Not everyone is up for maintaining a full-size vegetable garden, but there is a pretty simple alternative, if you just want to get your hands dirty. Many herbs do very well in raised beds or even in large pots filled with good soil. Both options drain well, something most herbs seem to enjoy, and both are low maintenance. This is a gardening idea that almost anyone can be successful with.
Herb gardens may not supply a daily ration of tomatoes, peppers and beans for you table, but fresh herbs can make a substantial difference in the way you cook. Many cooks don't realize how aromatic fresh herbs are compared to dried. As an Italian chef friend said recently, "Just because you put dried oregano in it, doesn't make it Italian. We always use fresh herbs."
And so should you.
There is one cautionary note on using fresh herbs. Dried herbs can be added at the beginning or even midway through the cooking process, but fresh herbs go into the pot at the end. If you use fresh herbs too early, they will just disappear into that pot of red sauce you slow cooked for hours. Also, be careful how much you use; some herbs, such as rosemary and bay leaf, can be quite strong. Add a little, stir, simmer and then taste.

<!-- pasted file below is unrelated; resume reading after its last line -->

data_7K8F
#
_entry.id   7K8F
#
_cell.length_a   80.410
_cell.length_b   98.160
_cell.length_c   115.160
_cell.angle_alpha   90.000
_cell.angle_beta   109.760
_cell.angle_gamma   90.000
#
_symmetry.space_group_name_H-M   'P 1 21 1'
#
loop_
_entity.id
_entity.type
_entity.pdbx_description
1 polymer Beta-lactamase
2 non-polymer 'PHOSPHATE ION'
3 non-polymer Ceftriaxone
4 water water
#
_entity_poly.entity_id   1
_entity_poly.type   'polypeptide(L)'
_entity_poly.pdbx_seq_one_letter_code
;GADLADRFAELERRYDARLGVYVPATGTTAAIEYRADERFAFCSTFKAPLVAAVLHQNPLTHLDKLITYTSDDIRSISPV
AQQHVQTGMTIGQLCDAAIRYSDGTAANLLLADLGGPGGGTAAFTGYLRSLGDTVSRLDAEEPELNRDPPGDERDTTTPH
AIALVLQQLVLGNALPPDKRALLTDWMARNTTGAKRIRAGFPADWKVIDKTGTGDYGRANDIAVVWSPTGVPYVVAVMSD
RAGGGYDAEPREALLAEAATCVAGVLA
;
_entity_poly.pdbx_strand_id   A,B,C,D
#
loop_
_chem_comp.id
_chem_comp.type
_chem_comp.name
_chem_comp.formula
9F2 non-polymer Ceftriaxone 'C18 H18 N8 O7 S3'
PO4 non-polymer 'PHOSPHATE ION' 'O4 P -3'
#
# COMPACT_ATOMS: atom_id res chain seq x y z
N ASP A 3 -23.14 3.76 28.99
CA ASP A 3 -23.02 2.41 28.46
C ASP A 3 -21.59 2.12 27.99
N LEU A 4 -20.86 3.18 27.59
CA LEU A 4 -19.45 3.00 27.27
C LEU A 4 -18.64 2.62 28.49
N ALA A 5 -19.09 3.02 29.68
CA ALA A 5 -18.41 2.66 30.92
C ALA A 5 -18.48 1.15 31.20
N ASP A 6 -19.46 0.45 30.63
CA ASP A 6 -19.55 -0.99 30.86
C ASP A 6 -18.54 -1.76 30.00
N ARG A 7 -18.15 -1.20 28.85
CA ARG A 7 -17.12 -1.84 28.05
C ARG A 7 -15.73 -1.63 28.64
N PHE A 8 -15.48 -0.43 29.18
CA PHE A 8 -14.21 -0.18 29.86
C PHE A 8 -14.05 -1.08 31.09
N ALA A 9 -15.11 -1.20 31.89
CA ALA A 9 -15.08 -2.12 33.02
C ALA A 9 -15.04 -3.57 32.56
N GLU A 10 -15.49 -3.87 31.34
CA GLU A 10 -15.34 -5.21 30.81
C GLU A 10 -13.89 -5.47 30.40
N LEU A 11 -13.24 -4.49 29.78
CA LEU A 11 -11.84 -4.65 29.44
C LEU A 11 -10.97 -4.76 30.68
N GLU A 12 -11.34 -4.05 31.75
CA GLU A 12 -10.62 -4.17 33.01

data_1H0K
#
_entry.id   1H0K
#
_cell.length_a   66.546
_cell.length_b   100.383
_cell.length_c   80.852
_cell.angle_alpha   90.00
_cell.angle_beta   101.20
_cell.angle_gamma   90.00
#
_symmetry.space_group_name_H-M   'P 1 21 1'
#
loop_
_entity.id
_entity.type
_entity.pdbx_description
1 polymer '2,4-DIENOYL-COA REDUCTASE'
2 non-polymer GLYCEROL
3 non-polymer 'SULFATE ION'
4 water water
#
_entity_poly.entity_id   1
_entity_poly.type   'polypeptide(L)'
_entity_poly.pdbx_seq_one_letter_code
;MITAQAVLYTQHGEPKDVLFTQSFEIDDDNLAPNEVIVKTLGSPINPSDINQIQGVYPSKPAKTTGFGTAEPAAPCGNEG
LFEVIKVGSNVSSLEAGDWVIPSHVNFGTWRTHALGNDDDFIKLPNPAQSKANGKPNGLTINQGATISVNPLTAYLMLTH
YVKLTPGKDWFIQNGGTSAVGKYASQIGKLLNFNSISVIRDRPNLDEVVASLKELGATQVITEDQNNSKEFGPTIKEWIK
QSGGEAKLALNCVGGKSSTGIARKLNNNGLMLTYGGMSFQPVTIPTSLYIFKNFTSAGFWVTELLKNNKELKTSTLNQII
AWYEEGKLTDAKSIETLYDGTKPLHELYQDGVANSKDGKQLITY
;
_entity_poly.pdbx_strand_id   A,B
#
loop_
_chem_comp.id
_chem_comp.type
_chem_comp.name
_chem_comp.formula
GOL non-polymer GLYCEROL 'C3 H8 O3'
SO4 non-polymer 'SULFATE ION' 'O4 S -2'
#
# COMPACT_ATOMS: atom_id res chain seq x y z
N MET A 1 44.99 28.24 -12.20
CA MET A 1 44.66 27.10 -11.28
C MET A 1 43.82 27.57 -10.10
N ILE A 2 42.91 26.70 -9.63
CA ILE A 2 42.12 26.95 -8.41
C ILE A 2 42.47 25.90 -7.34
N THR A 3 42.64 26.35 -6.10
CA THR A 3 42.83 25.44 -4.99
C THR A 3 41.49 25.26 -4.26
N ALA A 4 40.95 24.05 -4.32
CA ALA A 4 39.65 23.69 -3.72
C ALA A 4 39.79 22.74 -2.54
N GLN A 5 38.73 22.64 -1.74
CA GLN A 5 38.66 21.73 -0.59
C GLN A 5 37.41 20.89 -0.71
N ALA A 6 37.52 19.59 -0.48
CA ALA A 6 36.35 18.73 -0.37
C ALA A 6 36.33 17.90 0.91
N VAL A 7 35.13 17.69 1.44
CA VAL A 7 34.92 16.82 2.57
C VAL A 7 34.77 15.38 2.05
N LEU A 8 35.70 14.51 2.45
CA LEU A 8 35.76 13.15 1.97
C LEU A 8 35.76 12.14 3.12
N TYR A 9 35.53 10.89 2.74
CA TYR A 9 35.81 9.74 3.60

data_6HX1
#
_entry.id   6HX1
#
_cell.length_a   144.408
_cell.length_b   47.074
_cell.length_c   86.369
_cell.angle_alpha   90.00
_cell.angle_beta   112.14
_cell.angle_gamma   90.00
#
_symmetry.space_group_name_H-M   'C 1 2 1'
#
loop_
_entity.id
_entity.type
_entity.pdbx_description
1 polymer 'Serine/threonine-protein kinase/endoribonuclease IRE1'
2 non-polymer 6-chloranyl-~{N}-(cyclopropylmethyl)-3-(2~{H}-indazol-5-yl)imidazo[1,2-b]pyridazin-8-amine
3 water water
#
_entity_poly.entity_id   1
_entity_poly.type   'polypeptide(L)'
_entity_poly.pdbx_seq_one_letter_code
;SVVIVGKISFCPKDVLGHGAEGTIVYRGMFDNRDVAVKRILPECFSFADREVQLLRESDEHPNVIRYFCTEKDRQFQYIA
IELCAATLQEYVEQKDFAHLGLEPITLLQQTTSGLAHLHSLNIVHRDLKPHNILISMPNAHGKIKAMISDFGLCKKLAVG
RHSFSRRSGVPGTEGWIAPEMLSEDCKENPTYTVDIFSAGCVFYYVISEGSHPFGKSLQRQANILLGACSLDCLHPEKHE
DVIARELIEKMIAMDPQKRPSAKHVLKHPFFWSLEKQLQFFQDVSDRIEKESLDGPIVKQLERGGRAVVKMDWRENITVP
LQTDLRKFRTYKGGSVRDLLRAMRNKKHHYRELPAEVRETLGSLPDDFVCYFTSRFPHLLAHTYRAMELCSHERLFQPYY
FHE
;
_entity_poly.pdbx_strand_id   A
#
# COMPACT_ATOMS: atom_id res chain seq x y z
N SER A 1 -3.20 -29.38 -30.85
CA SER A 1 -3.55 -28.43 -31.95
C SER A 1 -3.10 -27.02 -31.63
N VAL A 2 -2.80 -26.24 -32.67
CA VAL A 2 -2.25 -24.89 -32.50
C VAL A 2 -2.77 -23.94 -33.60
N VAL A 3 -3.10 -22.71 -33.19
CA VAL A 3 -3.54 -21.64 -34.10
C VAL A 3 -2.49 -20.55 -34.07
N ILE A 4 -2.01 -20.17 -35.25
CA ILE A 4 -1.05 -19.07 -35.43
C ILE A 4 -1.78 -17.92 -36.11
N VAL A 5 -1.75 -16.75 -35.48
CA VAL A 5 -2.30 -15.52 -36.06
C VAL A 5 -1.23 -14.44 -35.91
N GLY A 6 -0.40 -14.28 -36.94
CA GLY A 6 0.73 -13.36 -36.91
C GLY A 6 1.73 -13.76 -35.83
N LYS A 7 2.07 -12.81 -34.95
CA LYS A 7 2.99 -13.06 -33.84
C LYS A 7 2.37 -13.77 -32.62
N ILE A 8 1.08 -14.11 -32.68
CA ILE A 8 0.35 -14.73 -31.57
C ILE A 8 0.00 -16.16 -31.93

Rosemary and bay probably will do best when planted on the sunny side of your house. They will grow to be quite large, and if you clip only the new leaves, you will have an almost endless supply of fresh herbs. Plant basil, thyme, parsley, mint, sage and tarragon in large pots, and with judicious prun
ing, you will have plenty of fresh herbs. Remember, if you harvest too much, you will kill the plant.
What could be nicer than adding a bundle of bouquet garni, picked fresh from your garden, to your favorite stew or stock? If you collect them and dry them yourself, you will have herbs for the winter and can make your own, such as herbes de Provence, or other herb combinations.
A home herb garden is just a good idea. It will liven up your cooking, save you a few bucks and perhaps add a new dimension to your culinary skills.